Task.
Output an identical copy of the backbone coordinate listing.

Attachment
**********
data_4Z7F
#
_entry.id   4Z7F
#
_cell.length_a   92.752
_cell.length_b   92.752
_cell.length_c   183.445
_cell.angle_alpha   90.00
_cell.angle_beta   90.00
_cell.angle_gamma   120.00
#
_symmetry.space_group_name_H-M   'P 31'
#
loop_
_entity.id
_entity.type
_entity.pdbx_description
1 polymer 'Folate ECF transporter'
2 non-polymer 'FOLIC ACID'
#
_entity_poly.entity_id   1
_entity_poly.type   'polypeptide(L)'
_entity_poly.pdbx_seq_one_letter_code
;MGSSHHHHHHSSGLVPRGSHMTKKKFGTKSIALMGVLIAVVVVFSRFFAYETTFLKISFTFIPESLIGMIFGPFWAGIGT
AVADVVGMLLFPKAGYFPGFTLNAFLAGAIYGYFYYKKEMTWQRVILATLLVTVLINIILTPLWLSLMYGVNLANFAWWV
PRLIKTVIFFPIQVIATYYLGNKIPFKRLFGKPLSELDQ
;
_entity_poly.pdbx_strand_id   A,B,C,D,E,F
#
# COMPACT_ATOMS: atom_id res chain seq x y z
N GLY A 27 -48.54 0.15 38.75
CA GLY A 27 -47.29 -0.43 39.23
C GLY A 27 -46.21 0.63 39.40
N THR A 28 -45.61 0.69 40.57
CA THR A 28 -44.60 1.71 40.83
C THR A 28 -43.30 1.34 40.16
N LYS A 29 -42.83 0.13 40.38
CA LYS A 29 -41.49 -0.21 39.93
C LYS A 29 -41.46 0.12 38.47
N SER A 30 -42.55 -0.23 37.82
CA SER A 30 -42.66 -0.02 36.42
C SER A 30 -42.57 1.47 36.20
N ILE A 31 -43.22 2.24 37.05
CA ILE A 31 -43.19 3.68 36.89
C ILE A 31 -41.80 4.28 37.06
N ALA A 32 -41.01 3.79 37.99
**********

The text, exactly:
data_4Z7F
#
_entry.id   4Z7F
#
_cell.length_a   92.752
_cell.length_b   92.752
_cell.length_c   183.445
_cell.angle_alpha   90.00
_cell.angle_beta   90.00
_cell.angle_gamma   120.00
#
_symmetry.space_group_name_H-M   'P 31'
#
loop_
_entity.id
_entity.type
_entity.pdbx_description
1 polymer 'Folate ECF transporter'
2 non-polymer 'FOLIC ACID'
#
_entity_poly.entity_id   1
_entity_poly.type   'polypeptide(L)'
_entity_poly.pdbx_seq_one_letter_code
;MGSSHHHHHHSSGLVPRGSHMTKKKFGTKSIALMGVLIAVVVVFSRFFAYETTFLKISFTFIPESLIGMIFGPFWAGIGT
AVADVVGMLLFPKAGYFPGFTLNAFLAGAIYGYFYYKKEMTWQRVILATLLVTVLINIILTPLWLSLMYGVNLANFAWWV
PRLIKTVIFFPIQVIATYYLGNKIPFKRLFGKPLSELDQ
;
_entity_poly.pdbx_strand_id   A,B,C,D,E,F
#
# COMPACT_ATOMS: atom_id res chain seq x y z
N GLY A 27 -48.54 0.15 38.75
CA GLY A 27 -47.29 -0.43 39.23
C GLY A 27 -46.21 0.63 39.40
N THR A 28 -45.61 0.69 40.57
CA THR A 28 -44.60 1.71 40.83
C THR A 28 -43.30 1.34 40.16
N LYS A 29 -42.83 0.13 40.38
CA LYS A 29 -41.49 -0.21 39.93
C LYS A 29 -41.46 0.12 38.47
N SER A 30 -42.55 -0.23 37.82
CA SER A 30 -42.66 -0.02 36.42
C SER A 30 -42.57 1.47 36.20
N ILE A 31 -43.22 2.24 37.05
CA ILE A 31 -43.19 3.68 36.89
C ILE A 31 -41.80 4.28 37.06
N ALA A 32 -41.01 3.79 37.99